As our country slips from the Republic (if we can keep it) we were given by our God-inspired founders into a Democracy, the government itself ignites this change by continuing to ignore the rule of law. If President Obama’s healthcare law is truly as great as it was sold to be(although it does not insure everyone, as its stated goal sought), then why are there so many exceptions*? Exceptions mean there is no rule of law but rather a select few who are favored or receive special advantages. This is the opposite of a free market, as all business are not operating on equal footing because this administration has no respect for the rule of law–its own law! Rather, the Obama administration is interested in being king-makers (or duke-makers, depending on your position). This, of course, is the same problem with “regulations”, which I’ll leave for another day.

*The Department of Health and Human Services under the Obama administration as of November 1, 2010 has provided 111 exceptions to the healthcare law. Clearly, companies see this as a problem, or they would not seek an exception.


  • David Kaiser, Editor

    So explain the waivers to companies with ten and even hundreds of thousands of employees on that list, such as Aetna, Cigna, BCS, UFT Welfare, etc?

    • Edgar

      I have to confess I didn’t notice those plans with a large number of enrollees. That being said the vast majority of plans listed had below 100 enrollees, so my volatility argument still stands. It turns out that by focusing on volatility I did take away from the real reason for these waivers. These waivers are for any insurance plan that would have to reduce coverage because of the removal of these annual limits. The USA Today reported on these waivers, and I think they do a better job at offering the correct context than I do. Here’s the link:

      By not providing context I can’t really take the argument seriously. Scott could’ve made a compelling argument against the waivers, but instead he chose to omit the context, and as a result instead of a providing a critique he just provided propaganda.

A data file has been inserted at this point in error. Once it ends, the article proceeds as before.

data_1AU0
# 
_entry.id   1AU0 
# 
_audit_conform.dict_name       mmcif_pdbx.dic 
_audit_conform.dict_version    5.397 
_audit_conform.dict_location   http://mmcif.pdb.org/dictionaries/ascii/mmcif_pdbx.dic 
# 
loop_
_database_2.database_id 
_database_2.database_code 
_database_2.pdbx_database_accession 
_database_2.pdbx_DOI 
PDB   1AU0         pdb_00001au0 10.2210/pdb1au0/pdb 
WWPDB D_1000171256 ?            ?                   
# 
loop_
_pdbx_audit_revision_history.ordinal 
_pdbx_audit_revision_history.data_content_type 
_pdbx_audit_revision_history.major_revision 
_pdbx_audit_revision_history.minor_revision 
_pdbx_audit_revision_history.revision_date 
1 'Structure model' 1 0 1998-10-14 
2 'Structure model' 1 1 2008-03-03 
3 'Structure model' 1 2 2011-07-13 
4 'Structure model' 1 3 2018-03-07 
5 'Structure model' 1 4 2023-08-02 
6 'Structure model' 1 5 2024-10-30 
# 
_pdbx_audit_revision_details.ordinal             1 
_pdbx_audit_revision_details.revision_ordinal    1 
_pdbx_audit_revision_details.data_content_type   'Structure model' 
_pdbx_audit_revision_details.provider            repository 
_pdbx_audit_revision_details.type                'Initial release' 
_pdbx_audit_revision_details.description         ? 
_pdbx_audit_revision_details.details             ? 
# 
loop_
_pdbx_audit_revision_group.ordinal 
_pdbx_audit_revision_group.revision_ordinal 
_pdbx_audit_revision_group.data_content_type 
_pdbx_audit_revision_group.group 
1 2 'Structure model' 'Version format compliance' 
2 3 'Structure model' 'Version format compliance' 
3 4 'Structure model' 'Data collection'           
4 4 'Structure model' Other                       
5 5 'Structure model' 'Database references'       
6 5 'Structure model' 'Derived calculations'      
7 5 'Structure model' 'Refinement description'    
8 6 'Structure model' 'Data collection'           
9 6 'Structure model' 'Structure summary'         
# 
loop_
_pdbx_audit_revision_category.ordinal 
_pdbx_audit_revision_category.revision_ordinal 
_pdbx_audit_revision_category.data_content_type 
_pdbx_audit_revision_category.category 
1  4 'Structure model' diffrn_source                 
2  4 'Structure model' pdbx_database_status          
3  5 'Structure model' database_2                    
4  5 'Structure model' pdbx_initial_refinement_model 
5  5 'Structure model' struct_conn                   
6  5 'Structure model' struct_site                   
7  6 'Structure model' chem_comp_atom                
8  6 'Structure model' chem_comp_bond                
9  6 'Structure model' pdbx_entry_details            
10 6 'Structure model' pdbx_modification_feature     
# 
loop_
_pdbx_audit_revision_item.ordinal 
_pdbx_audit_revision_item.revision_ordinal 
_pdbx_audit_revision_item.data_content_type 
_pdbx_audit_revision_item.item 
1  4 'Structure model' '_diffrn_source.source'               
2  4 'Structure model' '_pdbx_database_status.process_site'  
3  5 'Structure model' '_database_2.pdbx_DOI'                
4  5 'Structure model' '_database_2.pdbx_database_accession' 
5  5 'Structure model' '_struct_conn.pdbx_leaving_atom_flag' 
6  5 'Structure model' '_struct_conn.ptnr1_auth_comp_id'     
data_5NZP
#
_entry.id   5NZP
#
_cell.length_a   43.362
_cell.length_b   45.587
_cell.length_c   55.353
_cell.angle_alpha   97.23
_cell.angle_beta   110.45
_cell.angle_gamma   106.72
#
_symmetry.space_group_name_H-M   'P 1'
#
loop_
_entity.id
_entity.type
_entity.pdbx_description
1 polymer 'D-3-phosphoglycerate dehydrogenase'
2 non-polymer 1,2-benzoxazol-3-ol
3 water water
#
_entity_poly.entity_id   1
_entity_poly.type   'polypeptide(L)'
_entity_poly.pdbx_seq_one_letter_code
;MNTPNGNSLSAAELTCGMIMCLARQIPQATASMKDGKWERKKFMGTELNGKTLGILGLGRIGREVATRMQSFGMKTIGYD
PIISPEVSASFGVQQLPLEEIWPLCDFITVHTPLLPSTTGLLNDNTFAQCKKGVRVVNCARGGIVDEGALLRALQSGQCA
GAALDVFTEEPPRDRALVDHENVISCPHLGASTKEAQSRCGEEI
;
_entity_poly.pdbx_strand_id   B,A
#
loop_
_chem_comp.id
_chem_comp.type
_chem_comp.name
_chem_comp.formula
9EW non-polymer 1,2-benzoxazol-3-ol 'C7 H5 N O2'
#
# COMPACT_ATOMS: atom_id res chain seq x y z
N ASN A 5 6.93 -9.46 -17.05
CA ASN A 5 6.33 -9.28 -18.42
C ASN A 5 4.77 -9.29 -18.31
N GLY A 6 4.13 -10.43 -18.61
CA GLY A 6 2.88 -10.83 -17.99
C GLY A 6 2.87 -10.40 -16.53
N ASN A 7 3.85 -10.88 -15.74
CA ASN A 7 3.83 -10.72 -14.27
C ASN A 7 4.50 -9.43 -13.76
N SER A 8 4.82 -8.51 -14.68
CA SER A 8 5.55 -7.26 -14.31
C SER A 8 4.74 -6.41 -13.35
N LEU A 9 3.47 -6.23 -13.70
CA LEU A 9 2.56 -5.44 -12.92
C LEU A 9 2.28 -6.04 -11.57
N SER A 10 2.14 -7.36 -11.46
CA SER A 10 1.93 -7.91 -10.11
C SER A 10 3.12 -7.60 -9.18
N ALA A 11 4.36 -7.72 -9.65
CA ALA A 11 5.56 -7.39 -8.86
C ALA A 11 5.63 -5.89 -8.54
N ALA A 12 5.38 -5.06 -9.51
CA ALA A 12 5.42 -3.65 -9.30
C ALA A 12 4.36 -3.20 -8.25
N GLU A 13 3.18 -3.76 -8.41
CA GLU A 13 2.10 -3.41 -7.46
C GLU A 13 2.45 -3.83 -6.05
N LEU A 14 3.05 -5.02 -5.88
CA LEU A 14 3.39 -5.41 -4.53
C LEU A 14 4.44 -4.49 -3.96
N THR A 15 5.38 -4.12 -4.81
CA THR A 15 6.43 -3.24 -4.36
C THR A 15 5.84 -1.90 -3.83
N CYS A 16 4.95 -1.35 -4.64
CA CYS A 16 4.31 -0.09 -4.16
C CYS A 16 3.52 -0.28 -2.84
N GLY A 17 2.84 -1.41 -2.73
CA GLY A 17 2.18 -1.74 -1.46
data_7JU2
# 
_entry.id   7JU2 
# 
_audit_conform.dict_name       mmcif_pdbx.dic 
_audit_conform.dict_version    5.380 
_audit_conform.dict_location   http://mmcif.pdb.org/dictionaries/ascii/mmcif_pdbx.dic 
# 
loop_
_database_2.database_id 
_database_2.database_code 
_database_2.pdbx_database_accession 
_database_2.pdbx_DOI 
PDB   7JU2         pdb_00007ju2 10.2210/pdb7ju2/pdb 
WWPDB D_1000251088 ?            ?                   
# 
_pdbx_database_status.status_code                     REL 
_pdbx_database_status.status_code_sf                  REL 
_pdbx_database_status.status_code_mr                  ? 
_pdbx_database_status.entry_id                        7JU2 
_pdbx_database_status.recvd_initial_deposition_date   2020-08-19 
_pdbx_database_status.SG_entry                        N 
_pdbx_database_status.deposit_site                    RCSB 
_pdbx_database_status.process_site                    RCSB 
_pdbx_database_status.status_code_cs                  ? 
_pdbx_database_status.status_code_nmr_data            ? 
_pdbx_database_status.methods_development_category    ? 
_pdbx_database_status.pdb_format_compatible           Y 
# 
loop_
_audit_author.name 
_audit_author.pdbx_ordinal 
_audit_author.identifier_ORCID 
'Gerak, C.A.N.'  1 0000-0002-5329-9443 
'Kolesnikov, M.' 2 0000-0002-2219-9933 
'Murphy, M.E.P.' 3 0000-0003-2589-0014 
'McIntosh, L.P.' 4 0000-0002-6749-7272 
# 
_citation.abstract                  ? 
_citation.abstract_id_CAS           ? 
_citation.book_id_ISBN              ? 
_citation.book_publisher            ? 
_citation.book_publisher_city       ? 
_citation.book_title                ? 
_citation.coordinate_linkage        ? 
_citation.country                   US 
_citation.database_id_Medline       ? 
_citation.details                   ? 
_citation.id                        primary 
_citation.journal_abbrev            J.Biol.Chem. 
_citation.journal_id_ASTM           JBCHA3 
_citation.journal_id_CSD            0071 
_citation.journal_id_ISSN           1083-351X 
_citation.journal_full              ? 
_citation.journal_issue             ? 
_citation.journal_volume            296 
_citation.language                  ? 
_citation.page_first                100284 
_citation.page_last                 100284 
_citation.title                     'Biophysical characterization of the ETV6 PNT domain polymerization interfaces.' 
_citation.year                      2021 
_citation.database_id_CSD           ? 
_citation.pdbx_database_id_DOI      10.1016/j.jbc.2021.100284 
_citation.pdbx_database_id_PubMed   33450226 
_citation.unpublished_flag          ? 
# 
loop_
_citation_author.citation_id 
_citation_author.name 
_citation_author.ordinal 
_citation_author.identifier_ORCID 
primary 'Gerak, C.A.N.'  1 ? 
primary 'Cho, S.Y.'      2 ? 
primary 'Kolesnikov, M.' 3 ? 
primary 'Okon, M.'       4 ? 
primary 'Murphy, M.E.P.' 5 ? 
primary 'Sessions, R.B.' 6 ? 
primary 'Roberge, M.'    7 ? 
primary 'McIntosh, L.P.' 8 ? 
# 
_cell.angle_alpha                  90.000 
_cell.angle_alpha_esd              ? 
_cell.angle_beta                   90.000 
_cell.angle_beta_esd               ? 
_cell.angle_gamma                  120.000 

The main purpose of my post was to express my frustration about how the context for these waivers was missing. You should always provide context when commenting on an issue.

      With that said is it possible that we’re looking at an example of crony-ism? Honestly I think it’s entirely possible. I also think it’s entirely possible that these waivers are completely legitimate. In all truthfulness this posting does not give me enough information to arrive at a conclusion one way or the other. Remember in Scott’s previous posting he was criticizing Obama for doing his job by traveling to India.

      • Edgar

        In editing my post I got some paragraphs out of order. When reading my post please switch paragraphs 2 and 3. Sorry.

      • Scott A. Robinson

        What you are arguing isn’t even the point. The point is, this country is based on laws. If there is a problem with the law, it should be changed so it applies equally to everyone. Creating “exceptions” or managing by “regulations” becomes an aristocratic system of politics and favors, giving preference to whomever is supported by the administration currently in power.

        If you look through that list, it is pepper with unions who typically donate on a 9:1 scale to Democrats.

        Concerning my previous post, the President’s job is not to travel to India and spend $200 million per day. There are other options, especially at a time that the nation is struggling. He is completely hypocritical.

  • Edgar

    This is a perfect instance of taking a grain of truth, removing all context, and then drawing a completely false conclusion based on the limited information. Honestly Scott I know you don’t like Obama, but you really should at least attempt to have an honest debate. Your omission of the context of these waivers demonstrates that you look at each issue with the intent of finding fault with Obama. This is hardly the process someone follows if they’re trying to really understand an issue.

    Since you omitted the context for these waivers I’ll supply it for you. The new Health Care bill that went into place eliminates annual limits for essential health care services. While this sounds great it causes problems for the so called “min-med” plans. The mini-med plans are more prone to volatility since they insure far fewer people than larger health insurance plans. You could see how the removal of annual limits would make min-meds unfeasible. The point of the new Health Care legislation is to make Health Care coverage more accessible, and eliminating a source of health care is counter productive to this goal. For this reason min-meds can apply for waivers so they won’t be bound by annual limits. You can get an explanation for these waivers here: